November 28, 2014
I purchased my OM-D E-M1 last December along with the 12-40mm PRO lens it did take me a while to learn the camera but once I did it has been the best camera I purchased. Photos are clear and professional, the camera is light and easy to carry I have purchased the macro 60mm, the 75-300mm, the 17mm prime and the new 40-150mm PRO this month. This entire system you can take anywhere in one bag. Test this camera and lens before buying any other model. You will not be disappointed trust me.
November 18, 2014
Does Olympus actually read these? :) It was this or the Fuji system. While I am generally quite happy with the E-M1, I probably would have gone for the Fuji system if they were a little more finger-friendly. I’ve only had a few weeks with the E-M1, so I still need to shoot and learn more.
Let me divide this review into two broad parts. First, is the most important part – the IQ and handling. The E-M1 IQ seems to be quite good. Many say the images are a bit soft and I tend to agree. However, when you look at the enlarged images then there is plenty of sharpness, detail and subtleties in the colors. A lot of course, will also depend on the lenses and print quality. So, I will give a thumbs-up to the IQ. I still need to shoot RAW and work with the images.
Second, is the handling. The two-dial system, lever, super control panel and buttons make it easy to use and quick to change the most important parameters, especially at eye-level. I thoroughly enjoy holding the camera. So, another thumbs-up with caveats below.
Now, for part two of the review:
First, it’s a $1,400 camera, the world’s most sophisticated and customizable system, and it comes with a completely useless “starter’s guide.” I ordered (paid for) the “full manual” from Olympus. It’s horrible, lousy explanations, lousy images and lousy print quality. Completely inexcusable. Thankfully, John Foster has a very nice online guide with practical observations for every setting.
Second, no camera on the planet needs more than 200 customizable options. Did a photographer design the camera, or a software engineer? There are some quite useful functions, but still there is too much “crapware.” Professionals and enthusiasts are going to do 99.9% in post-processing. Beginners and amateurs will be turned off by the complexity.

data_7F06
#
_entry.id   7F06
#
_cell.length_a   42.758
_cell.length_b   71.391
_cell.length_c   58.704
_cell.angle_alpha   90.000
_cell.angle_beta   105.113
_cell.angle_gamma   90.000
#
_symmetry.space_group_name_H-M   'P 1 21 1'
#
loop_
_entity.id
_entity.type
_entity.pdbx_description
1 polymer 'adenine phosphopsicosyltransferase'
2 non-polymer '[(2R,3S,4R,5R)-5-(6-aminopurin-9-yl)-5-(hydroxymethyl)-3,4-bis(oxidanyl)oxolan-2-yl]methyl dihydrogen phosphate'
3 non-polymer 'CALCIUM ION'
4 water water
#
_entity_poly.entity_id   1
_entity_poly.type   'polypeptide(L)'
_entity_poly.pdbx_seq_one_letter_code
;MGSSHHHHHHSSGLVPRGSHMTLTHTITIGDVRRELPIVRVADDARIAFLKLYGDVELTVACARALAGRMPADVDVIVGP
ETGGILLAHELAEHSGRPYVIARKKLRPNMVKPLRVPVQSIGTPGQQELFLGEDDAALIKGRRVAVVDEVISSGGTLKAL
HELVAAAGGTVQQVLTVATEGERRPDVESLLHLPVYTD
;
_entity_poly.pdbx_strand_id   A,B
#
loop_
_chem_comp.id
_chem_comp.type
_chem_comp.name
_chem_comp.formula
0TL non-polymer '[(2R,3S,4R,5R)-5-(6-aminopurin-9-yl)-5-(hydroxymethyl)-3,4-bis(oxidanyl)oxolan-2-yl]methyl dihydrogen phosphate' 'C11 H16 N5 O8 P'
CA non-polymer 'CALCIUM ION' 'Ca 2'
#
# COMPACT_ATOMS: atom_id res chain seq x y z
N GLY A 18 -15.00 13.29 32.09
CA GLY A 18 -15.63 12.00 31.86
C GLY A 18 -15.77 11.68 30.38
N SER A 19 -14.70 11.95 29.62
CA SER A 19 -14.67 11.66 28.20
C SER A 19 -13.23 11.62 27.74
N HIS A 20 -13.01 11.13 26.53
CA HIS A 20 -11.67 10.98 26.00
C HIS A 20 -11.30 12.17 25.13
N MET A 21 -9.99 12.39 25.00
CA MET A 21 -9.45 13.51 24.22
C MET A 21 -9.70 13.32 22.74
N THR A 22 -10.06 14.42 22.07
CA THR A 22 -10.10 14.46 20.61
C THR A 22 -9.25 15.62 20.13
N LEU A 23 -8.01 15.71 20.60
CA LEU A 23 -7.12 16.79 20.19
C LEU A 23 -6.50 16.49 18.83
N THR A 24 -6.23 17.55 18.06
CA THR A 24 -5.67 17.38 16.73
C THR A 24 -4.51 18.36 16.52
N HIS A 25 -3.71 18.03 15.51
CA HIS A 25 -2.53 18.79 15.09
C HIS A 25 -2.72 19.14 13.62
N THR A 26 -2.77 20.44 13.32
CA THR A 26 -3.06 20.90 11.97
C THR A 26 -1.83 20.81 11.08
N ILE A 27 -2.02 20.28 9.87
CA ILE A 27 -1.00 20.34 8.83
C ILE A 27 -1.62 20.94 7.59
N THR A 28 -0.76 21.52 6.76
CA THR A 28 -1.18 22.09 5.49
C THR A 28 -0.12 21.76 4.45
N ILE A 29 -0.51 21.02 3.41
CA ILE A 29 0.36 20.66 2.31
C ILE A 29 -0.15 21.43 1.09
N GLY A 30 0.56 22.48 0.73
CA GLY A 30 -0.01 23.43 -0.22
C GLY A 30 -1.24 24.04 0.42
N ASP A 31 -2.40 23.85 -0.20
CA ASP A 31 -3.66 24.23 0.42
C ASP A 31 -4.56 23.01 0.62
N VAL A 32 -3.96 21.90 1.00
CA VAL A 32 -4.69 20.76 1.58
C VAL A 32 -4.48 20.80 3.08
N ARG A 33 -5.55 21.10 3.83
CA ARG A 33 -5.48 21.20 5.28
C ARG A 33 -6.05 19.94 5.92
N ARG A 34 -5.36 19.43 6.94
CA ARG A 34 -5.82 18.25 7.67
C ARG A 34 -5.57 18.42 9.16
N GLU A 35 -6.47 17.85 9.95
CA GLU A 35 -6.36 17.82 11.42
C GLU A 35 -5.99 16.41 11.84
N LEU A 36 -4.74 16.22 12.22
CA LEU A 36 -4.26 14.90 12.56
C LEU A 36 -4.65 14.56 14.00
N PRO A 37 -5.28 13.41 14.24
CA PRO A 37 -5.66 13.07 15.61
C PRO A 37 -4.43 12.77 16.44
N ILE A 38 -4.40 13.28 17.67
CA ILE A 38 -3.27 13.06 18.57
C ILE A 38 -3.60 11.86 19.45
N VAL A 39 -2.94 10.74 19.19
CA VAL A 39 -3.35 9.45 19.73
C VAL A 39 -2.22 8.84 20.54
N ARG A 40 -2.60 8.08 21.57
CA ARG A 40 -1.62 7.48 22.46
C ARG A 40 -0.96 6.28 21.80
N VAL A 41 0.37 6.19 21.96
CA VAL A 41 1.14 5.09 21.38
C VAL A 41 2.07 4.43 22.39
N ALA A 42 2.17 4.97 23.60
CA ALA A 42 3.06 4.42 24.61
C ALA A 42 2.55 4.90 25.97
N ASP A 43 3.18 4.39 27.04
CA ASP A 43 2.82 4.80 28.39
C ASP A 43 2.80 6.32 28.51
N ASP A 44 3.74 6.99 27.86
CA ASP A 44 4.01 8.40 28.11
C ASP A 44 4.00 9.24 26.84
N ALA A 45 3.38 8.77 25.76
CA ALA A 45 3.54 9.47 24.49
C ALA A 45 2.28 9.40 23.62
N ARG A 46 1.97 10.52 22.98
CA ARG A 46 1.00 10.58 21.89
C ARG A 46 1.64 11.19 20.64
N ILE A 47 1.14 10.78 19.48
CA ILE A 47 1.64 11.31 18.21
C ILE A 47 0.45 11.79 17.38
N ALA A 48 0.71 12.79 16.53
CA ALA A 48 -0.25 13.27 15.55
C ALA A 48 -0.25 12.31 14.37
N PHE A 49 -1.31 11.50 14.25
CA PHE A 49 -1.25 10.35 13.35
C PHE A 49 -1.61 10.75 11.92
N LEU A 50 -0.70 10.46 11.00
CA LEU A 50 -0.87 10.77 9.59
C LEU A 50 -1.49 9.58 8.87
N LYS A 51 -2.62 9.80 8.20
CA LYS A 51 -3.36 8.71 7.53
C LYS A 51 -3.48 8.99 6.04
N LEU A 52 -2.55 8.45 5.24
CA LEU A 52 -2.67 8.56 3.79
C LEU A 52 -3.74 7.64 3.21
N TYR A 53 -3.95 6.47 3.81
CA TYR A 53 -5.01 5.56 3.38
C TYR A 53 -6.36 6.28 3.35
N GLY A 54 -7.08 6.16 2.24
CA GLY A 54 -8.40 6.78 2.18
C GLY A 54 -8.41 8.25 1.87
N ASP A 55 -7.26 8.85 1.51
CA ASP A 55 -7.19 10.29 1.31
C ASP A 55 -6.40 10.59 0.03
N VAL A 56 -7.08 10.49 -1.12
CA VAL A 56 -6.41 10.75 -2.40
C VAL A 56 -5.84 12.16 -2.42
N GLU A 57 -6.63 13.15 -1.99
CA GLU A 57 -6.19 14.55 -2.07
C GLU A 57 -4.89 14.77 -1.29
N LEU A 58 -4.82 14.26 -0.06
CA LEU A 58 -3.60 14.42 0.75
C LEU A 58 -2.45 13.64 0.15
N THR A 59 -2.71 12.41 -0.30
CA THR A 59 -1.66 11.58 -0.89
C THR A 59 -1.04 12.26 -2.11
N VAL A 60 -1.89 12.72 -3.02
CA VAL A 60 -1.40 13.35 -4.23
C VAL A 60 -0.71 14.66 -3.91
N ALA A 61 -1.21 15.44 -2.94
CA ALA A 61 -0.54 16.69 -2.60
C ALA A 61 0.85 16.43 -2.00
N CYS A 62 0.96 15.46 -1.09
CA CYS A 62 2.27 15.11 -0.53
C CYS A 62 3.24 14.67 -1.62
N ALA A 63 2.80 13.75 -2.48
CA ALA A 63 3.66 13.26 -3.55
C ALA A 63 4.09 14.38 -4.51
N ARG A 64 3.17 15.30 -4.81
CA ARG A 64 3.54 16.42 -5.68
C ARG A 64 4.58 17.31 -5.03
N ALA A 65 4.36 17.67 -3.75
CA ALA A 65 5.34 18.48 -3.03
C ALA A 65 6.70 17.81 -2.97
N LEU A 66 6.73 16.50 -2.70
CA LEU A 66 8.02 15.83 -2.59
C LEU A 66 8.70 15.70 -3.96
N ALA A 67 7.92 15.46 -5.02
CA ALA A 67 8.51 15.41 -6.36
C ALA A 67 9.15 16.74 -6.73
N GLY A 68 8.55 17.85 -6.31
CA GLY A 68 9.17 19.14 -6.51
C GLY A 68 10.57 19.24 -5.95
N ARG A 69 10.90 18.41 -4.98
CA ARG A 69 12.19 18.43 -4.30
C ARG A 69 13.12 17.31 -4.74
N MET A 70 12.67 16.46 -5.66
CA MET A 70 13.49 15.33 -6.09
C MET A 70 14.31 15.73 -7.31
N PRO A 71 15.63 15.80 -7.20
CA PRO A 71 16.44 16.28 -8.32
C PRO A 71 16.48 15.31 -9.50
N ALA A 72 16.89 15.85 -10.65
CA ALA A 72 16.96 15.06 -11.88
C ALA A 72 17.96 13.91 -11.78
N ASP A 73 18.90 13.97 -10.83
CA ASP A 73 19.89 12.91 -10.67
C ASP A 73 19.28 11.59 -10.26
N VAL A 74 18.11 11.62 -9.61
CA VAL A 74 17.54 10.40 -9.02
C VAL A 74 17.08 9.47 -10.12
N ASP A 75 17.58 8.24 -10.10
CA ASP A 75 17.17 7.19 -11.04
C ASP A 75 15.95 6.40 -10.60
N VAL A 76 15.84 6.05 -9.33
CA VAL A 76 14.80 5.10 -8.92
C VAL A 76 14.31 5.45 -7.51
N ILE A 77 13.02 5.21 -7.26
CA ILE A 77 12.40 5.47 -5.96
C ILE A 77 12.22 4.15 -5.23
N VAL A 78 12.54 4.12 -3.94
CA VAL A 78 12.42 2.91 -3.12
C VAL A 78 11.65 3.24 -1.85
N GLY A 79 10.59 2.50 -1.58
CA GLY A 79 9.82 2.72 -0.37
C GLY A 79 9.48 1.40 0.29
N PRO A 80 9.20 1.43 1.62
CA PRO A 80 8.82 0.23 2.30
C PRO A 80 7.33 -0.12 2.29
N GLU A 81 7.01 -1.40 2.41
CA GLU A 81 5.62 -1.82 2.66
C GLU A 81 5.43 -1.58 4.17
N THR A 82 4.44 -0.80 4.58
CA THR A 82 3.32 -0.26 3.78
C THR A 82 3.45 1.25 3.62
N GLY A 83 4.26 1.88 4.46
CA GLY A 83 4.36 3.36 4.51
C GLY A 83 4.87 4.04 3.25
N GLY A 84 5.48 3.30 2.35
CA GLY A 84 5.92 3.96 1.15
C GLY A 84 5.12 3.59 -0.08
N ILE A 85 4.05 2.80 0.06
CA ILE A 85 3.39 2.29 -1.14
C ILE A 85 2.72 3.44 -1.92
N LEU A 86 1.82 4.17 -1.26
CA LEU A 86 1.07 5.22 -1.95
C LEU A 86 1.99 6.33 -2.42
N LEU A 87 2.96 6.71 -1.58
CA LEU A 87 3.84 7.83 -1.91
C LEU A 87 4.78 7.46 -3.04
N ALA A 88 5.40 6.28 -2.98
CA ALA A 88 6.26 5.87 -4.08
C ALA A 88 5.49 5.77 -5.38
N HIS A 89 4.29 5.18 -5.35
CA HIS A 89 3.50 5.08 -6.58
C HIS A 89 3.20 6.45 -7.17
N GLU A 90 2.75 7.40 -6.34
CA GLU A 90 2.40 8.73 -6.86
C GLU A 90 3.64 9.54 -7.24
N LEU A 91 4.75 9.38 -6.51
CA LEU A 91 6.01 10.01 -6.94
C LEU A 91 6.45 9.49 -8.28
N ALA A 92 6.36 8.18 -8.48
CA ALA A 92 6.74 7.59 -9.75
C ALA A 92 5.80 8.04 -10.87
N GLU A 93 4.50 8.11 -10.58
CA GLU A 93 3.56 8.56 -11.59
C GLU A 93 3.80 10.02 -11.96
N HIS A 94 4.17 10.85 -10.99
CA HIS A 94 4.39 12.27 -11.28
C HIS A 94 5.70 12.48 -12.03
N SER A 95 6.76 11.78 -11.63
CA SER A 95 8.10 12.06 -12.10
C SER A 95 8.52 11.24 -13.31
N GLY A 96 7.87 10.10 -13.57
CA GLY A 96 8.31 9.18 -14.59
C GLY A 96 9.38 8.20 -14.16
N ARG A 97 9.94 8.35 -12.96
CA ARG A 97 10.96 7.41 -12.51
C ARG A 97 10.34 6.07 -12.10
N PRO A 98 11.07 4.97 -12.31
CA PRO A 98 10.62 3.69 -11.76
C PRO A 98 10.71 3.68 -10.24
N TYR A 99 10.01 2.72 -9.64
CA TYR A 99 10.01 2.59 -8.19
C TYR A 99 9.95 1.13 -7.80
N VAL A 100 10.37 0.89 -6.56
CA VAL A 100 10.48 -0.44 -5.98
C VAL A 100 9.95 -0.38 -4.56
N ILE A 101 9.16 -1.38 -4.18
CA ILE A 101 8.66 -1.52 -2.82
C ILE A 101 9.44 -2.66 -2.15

Can anyone tell me which settings are overridden if you are in JPEG or RAW shooting mode?
Third, all those buttons and customization, but there aren’t separate buttons for AE-L and AF-L.
Fourth, a hybrid EVF/OVF would have been nice and I’d get rid of the video capability. Does anybody really buy this camera for video?
Fifth, the 6-foot long, quarter-inch thick extension cord for the battery charger is completely impractical and a pain for traveling. My 4-year old Nikon came with a simple plugin charger and adapter. I paid $40 for a third-party portable charger. Come on Olympus, think!
Sixth, I don’t particularly mind the external flash, but why do I need to keep track of the three tiny black plastic covers needed for the hotshoe and external flash?
Seventh, the neck strap practically cuts my neck.
Eighth, I find the vertical and horizontal guide levels a little too obtrusive, but I may just be getting a little nitpicky by now :)
All-in-all, I am happy with the IQ and the handling of the camera for the things I need to adjust quickly. That and a few good pieces of glass should make for fun and quality shots. I’m sure I’ll have and shoot with it for years to come.
But, I can’t help but feel that Olympus is thinking about their pockets first, human beings last. The camera should be priced at $1,200. For some lenses, you have to buy a $50-$60 lens hood. That’s a flat-out rip-off. There should be a real user manual and a real instructional dvd in the box as well as an Olympus website-based real-life shooting video tutorial. Stupid stuff like the extension cord, the neck strap and flash covers are annoying. So much thought put into some things, so little into other things. In the end, I’m betting that the IQ, handling and lenses will make it a great and fun shooting experience.
October 27, 2014
I am very impressed with the design and functions on this camera. I think mirrorless cameras will lead the way for future generations of DSLR cameras. Light body and fast autofocus. Thanks Olympus, way to go!
September 29, 2014
I've been shooting almost exclusively with my E-M1 and the M.Zuiko 12-40mm PRO lens for over six months now. I'm convinced it's the perfect travel and industrial field camera for pros and enthusiasts, with the following caveats:
1.) At least three fully charged batteries should be carried with the camera whenever out shooting in the field, particularly for all-day events and schedules. One in the body and two extra. Once the level indicator drops below three bars, the power drains pretty quickly.
2.) While the myriad function buttons, lever and dials are an ergonomic fantasy land of control IN THEORY, the camera is just small enough, especially when not using the optional battery grip, where unintentional pushing of pre-set controls WILL happen in a run-and-gun situation. I recently spoke to a famous E-M1 endorser who confided in me that he actually has all his extra function buttons set to OFF. In addition, an Olympus rep reluctantly confessed that the back 1-2 position lever is so sophisticated as to be slightly volatile, explaining why my E-M1 has "locked up" a few times during strenuous, fast shooting periods.